If you wanted a nice rest then pillows would help though perhaps even more so mattress stuffing made from woolen strands. A cheaper option was also given with the nickname of ‘circus stuffing’. It was made of reeds and as Martial noted ‘for the poor man’.

Possibly my favourite item from this category, which may easily sit in the next one, was a backstratcher in the form of a hand. I’m sure you can buy those these days? This item could easily belong in what I’ve termed health and appearance. We have balms, a medicine chest, and barber set but also hair dye and hair ointment. With the barber set we can confidently assume that this was for a man, but the hair dye may have been for both men and women. The same can be said of the combs, tooth pick, ear pick – which sounds terrifying and tooth powder for those whiter than white teeth.

Items for women aren’t numerous though this comes with the caveat that a lot of the gifts seem to have been for the use of both men and women, all those cups for example. However a breastband for the mistress, corset and girdle were included in Martial’s list. And those are translations by the way. The notion of gifts for women does bring with it more questions  – for example, aside from the breast band were these items given by women to women?

The gifts I’ve just mentioned carry us into the category of clothing. There were many options and I suspect that these wouldn’t have been cheap.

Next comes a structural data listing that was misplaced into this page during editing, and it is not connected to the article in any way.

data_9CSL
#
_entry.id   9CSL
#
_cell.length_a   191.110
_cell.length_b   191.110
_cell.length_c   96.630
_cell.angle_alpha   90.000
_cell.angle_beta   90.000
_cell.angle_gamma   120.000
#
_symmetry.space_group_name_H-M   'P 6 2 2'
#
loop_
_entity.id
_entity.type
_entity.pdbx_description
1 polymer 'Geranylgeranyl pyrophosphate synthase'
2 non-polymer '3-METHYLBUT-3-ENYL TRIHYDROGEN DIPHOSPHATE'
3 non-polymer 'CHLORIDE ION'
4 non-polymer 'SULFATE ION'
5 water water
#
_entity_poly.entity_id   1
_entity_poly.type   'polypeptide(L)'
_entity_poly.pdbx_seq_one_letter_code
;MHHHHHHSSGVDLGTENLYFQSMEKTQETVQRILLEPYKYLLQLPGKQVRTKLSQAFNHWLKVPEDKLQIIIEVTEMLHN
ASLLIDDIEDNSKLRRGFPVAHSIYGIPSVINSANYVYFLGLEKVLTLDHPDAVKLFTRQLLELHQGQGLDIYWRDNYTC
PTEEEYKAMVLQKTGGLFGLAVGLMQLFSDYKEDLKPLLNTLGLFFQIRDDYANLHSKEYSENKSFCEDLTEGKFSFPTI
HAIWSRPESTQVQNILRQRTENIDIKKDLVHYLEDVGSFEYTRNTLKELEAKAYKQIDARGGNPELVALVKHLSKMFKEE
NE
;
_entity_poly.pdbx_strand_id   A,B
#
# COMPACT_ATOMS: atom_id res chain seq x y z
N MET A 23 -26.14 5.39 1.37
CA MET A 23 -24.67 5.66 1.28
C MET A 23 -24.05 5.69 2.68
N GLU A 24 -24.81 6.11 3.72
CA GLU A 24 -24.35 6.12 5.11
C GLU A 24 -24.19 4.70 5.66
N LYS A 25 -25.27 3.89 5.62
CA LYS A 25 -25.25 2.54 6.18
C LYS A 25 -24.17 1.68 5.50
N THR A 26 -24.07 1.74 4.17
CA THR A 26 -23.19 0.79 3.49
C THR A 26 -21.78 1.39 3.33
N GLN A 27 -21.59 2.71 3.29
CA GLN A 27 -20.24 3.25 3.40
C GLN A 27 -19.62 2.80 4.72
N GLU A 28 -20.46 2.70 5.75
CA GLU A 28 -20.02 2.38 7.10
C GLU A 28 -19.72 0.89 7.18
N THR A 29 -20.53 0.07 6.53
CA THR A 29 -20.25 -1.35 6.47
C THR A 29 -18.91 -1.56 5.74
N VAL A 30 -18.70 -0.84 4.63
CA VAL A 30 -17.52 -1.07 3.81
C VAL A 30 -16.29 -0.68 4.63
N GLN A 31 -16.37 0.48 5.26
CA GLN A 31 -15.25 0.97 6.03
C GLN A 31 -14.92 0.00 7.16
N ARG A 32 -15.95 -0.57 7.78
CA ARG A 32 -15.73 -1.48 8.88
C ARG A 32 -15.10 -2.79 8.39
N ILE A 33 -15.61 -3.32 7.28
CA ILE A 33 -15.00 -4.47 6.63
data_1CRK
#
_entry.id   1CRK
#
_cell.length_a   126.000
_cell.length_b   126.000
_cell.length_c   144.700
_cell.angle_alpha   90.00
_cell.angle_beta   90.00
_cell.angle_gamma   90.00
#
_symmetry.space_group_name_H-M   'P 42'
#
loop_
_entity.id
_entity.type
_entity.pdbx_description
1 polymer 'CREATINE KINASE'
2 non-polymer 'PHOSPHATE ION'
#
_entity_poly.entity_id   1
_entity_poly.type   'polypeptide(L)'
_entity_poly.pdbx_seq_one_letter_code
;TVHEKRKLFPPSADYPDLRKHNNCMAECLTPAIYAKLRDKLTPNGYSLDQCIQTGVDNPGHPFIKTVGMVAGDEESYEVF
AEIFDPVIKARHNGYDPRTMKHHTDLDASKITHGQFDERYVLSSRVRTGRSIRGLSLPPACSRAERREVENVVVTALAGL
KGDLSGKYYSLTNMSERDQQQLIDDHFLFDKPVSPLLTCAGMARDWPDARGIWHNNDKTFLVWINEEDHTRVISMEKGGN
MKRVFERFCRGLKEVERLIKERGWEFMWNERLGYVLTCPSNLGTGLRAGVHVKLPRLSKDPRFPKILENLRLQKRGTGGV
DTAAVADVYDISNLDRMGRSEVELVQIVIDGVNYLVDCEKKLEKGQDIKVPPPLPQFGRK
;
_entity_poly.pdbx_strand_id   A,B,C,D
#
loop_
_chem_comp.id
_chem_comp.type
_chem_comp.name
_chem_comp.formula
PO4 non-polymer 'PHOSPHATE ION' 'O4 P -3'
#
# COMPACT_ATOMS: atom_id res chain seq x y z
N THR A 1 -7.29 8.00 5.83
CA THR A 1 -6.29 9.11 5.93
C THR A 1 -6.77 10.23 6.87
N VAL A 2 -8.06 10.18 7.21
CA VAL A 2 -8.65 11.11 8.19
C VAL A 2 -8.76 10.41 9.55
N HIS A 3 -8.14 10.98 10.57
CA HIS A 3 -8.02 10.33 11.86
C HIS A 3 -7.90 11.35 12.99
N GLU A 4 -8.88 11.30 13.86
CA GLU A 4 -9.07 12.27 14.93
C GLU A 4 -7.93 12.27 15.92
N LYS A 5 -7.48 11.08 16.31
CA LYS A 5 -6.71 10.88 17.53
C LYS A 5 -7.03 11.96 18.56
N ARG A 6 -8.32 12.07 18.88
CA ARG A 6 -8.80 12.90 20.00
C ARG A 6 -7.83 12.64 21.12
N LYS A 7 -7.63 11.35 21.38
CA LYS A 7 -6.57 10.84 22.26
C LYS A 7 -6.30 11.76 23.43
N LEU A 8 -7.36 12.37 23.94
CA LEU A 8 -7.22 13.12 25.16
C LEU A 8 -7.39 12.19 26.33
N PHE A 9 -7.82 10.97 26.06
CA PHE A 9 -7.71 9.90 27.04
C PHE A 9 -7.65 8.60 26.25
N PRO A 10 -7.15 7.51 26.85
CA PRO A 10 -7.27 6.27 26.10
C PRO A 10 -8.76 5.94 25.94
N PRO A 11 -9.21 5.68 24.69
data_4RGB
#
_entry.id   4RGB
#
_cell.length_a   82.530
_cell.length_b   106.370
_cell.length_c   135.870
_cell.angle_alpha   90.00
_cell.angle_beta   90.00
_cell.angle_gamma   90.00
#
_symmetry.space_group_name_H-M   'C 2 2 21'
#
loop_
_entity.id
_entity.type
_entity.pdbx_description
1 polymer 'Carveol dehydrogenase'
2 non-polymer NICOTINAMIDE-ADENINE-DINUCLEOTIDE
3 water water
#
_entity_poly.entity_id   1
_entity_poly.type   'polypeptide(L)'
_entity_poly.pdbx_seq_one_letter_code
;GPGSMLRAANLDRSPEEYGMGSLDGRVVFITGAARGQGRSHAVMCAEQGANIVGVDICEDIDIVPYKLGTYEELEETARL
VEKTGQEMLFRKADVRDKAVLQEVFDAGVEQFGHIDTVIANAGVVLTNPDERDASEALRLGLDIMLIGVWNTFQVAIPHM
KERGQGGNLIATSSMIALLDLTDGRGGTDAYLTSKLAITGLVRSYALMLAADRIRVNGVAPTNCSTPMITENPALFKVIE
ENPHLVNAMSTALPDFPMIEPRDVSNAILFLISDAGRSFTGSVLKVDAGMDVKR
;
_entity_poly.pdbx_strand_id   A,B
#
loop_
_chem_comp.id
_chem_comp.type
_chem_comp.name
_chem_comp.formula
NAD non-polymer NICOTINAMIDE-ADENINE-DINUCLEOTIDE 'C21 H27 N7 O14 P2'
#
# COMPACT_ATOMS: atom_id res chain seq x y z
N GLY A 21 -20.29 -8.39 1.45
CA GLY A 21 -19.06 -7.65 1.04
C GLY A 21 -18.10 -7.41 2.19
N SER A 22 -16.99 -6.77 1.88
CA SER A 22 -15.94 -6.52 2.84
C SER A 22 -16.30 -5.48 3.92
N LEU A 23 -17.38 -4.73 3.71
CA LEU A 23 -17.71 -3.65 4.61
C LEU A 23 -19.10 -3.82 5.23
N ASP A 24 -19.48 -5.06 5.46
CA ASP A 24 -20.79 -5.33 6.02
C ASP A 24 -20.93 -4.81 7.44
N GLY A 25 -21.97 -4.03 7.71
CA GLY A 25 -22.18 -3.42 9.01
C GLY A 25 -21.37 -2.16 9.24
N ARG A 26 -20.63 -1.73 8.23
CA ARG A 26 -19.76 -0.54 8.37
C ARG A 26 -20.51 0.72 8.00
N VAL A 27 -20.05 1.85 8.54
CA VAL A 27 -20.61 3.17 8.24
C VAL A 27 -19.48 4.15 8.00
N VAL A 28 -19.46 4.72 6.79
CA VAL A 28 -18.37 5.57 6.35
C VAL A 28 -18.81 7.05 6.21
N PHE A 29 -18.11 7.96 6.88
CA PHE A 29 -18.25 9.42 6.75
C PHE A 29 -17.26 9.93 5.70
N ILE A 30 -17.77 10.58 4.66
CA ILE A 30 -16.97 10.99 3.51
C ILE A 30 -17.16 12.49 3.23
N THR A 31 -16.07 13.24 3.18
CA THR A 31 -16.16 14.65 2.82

Starting at the top we have a hat, a golden hair pin and hoods. The Gallic Hood came from the Santoni tribe, a Gallic people from the western central region of Gaul and this had a wonderful detail to it I’ll come to shortly. There were cloaks, leather and wool ones the former seemingly to be worn in the rain.

A toga must have been expensive but also ironic, the toga wasn’t worn at this time as mentioned earlier. What was worn, the sythesis, was on the list. Perhaps it was good to have a backup. Moving to the feet there were slippers but also socks made from the beard of a goat.

With goats I can segue into pets. Birds were popular, magpies, parrots and nightingales. But also dwarf mules and a small type of horse from northern Spain. Puppies and greyhounds also featured and of course a monkey. Now a few moments ago I mentioned a wonderful detail and this related to the Gallic hood which apparently resembled a smaller type of hood which monkeys sometimes wore.